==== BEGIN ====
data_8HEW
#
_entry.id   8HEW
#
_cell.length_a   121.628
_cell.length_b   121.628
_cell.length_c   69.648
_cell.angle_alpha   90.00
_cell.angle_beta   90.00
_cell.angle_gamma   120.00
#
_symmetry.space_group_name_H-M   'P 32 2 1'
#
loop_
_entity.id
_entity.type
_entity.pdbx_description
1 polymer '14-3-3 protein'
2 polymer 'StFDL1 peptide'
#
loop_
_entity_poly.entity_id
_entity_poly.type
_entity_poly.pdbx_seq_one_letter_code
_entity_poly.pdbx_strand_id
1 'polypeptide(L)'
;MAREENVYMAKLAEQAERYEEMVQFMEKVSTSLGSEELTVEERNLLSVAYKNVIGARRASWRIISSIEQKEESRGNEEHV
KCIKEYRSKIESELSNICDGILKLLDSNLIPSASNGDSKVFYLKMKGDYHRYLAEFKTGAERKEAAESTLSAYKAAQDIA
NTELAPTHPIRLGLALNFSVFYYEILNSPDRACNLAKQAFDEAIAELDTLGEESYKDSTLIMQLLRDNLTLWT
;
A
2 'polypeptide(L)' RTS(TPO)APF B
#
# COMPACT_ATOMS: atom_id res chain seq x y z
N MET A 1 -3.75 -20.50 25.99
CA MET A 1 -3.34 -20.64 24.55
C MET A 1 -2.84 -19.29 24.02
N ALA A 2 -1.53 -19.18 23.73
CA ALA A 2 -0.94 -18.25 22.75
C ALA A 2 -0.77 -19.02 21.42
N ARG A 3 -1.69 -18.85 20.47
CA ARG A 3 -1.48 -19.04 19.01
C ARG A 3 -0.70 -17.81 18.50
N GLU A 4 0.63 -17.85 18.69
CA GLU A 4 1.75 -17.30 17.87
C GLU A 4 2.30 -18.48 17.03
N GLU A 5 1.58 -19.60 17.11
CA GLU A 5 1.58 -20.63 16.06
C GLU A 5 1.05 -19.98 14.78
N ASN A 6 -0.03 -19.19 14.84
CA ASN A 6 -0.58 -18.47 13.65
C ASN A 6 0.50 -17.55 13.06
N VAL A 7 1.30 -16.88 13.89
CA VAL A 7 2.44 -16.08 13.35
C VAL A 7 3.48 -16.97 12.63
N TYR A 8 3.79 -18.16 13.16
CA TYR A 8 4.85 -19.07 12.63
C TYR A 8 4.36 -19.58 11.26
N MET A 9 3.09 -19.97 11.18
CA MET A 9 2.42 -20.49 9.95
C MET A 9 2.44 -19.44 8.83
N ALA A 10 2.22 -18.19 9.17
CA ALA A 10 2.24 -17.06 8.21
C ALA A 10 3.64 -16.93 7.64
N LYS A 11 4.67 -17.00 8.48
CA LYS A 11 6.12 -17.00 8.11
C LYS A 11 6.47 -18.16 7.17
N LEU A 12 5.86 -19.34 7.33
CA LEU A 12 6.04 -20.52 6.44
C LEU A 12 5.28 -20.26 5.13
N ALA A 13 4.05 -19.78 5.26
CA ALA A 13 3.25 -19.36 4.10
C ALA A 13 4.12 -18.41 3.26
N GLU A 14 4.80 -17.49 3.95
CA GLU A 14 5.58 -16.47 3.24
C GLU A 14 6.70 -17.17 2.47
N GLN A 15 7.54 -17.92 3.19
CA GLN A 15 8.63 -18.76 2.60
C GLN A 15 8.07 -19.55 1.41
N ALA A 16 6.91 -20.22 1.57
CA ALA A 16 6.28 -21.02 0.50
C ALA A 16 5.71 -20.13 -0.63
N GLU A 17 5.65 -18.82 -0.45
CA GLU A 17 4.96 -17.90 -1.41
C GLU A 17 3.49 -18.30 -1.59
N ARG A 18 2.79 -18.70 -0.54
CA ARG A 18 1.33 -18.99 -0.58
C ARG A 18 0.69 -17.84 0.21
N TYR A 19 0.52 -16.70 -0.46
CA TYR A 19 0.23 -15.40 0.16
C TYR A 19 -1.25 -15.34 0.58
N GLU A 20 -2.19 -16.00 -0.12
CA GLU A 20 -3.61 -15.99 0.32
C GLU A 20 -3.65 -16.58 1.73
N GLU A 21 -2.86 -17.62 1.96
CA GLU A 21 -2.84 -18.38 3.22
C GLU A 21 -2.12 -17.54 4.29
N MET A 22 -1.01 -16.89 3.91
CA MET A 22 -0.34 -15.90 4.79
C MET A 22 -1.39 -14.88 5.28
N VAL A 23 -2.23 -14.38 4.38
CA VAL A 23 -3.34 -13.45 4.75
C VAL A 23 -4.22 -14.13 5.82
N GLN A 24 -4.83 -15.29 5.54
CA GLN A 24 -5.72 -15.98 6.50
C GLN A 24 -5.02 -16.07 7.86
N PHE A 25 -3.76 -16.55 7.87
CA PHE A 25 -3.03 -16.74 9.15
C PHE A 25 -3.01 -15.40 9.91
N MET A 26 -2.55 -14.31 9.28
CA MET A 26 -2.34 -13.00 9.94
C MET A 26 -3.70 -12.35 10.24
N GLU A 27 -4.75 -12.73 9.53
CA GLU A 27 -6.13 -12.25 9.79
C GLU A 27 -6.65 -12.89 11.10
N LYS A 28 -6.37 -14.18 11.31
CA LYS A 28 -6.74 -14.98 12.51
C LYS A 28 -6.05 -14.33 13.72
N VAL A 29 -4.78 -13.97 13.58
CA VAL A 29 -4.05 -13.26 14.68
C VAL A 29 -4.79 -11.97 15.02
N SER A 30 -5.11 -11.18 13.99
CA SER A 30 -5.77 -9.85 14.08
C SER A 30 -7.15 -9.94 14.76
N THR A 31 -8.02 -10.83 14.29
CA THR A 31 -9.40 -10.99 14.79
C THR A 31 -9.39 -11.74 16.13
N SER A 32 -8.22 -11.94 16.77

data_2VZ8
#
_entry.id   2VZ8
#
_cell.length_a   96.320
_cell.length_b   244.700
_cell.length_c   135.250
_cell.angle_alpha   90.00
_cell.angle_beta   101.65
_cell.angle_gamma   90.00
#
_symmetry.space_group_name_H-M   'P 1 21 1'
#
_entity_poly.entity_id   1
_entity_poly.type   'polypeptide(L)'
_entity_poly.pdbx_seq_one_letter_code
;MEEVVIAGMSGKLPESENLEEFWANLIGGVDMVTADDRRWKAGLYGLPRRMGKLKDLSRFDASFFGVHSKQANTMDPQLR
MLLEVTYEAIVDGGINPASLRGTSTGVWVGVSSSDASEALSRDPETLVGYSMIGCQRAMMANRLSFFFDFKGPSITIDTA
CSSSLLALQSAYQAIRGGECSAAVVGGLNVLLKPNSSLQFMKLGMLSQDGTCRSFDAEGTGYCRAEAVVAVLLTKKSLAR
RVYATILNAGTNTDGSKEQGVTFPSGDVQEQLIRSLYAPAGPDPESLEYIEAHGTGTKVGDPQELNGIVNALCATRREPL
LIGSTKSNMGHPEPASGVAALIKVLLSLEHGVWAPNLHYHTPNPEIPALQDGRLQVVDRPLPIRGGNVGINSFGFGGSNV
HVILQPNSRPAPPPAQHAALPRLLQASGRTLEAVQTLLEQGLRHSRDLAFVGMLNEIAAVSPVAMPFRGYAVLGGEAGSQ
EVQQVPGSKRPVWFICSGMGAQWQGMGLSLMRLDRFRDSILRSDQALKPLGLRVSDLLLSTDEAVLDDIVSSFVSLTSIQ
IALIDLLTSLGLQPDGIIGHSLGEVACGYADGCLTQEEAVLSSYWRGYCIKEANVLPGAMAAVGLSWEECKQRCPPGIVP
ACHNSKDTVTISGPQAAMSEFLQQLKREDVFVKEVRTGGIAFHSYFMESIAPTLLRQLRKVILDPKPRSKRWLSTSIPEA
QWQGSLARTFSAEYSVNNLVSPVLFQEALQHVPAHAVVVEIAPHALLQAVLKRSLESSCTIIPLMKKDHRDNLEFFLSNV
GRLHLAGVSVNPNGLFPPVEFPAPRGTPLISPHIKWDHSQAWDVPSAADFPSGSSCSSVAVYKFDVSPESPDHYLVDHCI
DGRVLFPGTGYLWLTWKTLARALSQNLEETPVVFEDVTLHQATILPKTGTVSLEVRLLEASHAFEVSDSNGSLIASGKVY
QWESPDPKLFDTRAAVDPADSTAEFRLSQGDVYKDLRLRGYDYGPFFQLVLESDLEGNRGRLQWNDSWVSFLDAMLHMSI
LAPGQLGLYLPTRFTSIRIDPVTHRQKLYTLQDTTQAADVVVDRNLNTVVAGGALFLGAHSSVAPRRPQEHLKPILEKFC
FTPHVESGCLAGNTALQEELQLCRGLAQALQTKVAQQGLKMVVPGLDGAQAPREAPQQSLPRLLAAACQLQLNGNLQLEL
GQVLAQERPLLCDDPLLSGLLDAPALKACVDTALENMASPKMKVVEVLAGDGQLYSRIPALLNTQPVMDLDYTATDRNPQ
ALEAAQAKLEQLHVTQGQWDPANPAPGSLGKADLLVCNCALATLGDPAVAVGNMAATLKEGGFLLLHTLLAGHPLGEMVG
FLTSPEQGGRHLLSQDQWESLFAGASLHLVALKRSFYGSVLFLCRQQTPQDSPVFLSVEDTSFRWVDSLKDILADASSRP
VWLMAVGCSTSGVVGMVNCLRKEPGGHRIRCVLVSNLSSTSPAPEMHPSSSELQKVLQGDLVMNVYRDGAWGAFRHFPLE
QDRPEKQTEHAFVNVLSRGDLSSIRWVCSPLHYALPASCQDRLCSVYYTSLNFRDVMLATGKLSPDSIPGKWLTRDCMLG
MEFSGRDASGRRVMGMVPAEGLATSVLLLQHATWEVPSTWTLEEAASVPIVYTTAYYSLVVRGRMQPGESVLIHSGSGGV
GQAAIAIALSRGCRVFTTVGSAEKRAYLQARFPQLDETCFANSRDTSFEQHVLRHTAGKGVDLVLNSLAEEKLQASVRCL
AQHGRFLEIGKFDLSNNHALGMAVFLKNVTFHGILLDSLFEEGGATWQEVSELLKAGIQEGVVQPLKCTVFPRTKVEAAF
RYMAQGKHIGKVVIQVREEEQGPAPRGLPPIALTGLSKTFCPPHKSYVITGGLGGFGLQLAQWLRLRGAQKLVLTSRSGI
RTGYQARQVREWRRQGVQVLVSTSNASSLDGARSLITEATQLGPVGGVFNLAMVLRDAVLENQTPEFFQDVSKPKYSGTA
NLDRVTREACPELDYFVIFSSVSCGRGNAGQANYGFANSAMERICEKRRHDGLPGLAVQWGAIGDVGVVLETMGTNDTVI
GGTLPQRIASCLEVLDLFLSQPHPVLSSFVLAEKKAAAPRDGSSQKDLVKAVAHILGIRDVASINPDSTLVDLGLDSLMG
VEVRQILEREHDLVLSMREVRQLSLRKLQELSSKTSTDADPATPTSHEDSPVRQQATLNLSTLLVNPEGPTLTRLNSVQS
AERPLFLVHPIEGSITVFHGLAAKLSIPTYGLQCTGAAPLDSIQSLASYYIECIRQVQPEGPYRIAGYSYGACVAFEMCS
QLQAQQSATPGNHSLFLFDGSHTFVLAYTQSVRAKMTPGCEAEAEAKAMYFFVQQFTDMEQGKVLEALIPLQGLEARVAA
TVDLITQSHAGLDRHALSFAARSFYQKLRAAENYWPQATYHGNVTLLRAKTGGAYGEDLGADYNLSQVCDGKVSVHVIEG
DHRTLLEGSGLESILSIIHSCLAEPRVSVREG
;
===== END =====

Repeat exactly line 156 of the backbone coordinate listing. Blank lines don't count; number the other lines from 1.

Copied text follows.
DGRVLFPGTGYLWLTWKTLARALSQNLEETPVVFEDVTLHQATILPKTGTVSLEVRLLEASHAFEVSDSNGSLIASGKVY